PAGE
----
Article and photo by Lisa Crockett
When I was a kid, Saturday was pancake and waffle day. My dad was the resident breakfast chef, and I was always eager to lend a hand stirring or sifting, relishing the chance to pour syrup over a steamy stack. My mom was pretty serious about limiting my intake of sweets, so to have the chance to eat dessert for breakfast once a week felt liberating and wonderful.
I still love breakfast, but these days I’m much more inclined to have an omelet or scrambled eggs with some veggies mixed in. All that sugar in one go is tasty and fun, but lots of things that are fun simply don’t gibe with my decidedly middle-aged metabolism. So, while I often whip up buttermilk pancakes or scones for my children, I usually go the lower-calorie route. That is until I discovered this waffle recipe.
This recipe has apparently been around for decades. Everything I’ve read attributes it to famed cook Marion Cunningham; it appeared in her well-known “Fannie Farmer Cookbook.” I have seen loving, glowing reviews of the recipe on countless of my favorite cooking blogs.
At first blush, the recipe seems a little weird. It involves using yeast, and the batter needs to be made the night before you want to eat the waffles, allowing it to ferment a bit. And even though yeast is involved, the waffles don’t rise much, so deep Belgian-style waffle makers are out. Also, they bake up a little more pale than my other waffle recipes, so they don’t necessarily look all that impressive, but trust me on this, you’ll want to try these.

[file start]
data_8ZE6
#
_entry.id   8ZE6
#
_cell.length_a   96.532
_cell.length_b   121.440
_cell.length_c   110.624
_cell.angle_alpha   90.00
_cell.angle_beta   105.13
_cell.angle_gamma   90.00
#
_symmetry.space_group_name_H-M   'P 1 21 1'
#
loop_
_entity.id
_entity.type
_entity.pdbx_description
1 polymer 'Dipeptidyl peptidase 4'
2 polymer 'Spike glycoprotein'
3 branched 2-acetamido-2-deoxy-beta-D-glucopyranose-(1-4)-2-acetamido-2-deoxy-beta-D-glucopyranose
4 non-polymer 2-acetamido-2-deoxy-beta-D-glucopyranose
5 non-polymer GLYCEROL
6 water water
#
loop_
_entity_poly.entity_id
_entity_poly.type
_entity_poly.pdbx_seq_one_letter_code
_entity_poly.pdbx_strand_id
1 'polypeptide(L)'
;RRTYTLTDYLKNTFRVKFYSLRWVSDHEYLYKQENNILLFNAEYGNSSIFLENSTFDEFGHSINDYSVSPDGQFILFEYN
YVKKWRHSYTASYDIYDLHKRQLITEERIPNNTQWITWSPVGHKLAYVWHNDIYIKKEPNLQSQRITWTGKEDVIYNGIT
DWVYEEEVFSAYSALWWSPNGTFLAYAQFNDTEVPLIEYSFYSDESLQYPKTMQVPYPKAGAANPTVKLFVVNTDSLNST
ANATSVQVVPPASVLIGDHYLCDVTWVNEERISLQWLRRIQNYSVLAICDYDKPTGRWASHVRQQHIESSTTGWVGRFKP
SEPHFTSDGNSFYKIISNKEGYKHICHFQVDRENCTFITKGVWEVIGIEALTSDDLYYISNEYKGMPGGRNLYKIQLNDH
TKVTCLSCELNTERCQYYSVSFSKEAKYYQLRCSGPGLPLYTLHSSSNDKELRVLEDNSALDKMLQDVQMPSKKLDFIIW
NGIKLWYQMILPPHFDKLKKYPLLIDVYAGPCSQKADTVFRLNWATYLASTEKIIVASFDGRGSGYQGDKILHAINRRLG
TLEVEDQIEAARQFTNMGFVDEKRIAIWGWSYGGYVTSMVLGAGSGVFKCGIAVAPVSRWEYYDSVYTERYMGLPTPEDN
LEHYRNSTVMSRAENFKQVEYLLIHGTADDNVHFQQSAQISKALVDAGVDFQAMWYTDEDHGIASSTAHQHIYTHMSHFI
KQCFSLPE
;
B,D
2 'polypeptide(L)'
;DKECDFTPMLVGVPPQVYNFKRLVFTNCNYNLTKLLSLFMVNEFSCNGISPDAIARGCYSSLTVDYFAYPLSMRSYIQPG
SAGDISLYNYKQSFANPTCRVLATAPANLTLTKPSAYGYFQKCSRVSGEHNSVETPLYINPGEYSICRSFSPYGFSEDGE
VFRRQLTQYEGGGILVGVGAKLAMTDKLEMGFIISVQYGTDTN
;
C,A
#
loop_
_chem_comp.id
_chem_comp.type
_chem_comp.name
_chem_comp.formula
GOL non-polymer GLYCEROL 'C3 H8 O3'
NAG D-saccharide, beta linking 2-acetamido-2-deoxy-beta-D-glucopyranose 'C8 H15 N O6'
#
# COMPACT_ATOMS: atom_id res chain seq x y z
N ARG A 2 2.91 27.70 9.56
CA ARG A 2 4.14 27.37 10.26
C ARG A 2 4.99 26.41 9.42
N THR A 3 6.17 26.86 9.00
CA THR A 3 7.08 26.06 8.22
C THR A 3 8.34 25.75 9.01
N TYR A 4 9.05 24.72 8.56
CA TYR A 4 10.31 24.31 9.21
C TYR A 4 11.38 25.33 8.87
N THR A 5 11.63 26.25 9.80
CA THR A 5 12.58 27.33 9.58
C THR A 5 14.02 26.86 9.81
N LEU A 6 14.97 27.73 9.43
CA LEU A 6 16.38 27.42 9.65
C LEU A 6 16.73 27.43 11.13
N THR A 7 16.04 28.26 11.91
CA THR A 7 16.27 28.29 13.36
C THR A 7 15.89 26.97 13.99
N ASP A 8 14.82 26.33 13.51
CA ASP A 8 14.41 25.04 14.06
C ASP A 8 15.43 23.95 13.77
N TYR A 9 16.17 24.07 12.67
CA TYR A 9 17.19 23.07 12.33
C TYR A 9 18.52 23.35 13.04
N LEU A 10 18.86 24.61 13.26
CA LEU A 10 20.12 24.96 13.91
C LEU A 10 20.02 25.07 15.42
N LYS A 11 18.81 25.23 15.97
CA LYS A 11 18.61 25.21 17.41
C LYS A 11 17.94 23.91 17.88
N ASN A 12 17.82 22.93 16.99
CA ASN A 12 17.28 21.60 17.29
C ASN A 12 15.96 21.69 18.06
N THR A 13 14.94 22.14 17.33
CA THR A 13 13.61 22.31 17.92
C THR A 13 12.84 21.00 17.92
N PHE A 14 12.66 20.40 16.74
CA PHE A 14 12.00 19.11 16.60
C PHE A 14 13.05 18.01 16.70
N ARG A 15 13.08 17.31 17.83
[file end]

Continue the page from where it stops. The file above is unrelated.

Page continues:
Still, these waffles seemed to be everywhere on the Internet, so I mixed up a batch, baked them and plunked a few on a plate slathered with butter and syrup. And my, oh my. I’m pretty sure I heard angels sing. The taste was something reminiscent of the sourdough bread I ate almost daily as a kid growing up in the San Francisco Bay Area. The texture of the waffles is almost pudding like, soft and tasty, but with enough body to hold up to syrup or whipped cream or fruit. They also stand up well all on their own with just a little schmear of butter, very much like a slice of nice bread would. All in all, they were a revelation.
In my mind, these waffles are perfect for Christmas morning for a few reasons: you do most of the mixing the night before so you can tidy the kitchen and make a very minimal mess on the big day. Second, it’s hard to predict how hungry people will be on Christmas morning with all the pre-holiday feasting and excitement, and the batter from this recipe can be stored in the fridge for a day or two if you don’t use it all. Finally, it tastes great, and adorned with some toppings they can be the perfect, festive way to start a day of celebration. Scrambled egg whites with turkey sausage? Save them for the New Year’s resolutions. Today, grab the waffle iron and indulge.
Yeast is a living thing. It likes to be warm, but not hot, so warm the milk before adding and allow melted butter to cool a bit. If you want to use a thermometer, aim for about 100 degrees. Or, just make sure the liquids in this recipe are just slightly warm to your touch. This recipe makes 8-10 waffles, depending on the size of your waffle iron; if you’re feeding a crowd, you’ll want to double it.
½ cup warm water
1 teaspoon salt
1 package active dry yeast (2 ¼ teaspoons)
1 teaspoon sugar
2 cups milk, warmed
2 cups all-purpose flour
½ cup melted butter, cooled
¼ teaspoon baking soda
Using a large bowl to allow for batter to grow in volume, combine warm water and yeast and allow yeast to foam and dissolve. Let the mixture stand for about five minutes. Add milk, butter, salt, sugar and flour, then use a whisk to mix until blended and smooth. Cover the bowl with plastic wrap and let stand overnight at room temperature. In the morning, add eggs and baking soda, whisking until well mixed and smooth. Batter will be thin. Cook on a very hot waffle iron (do not use a Belgian-style iron) until waffles are golden and crisp.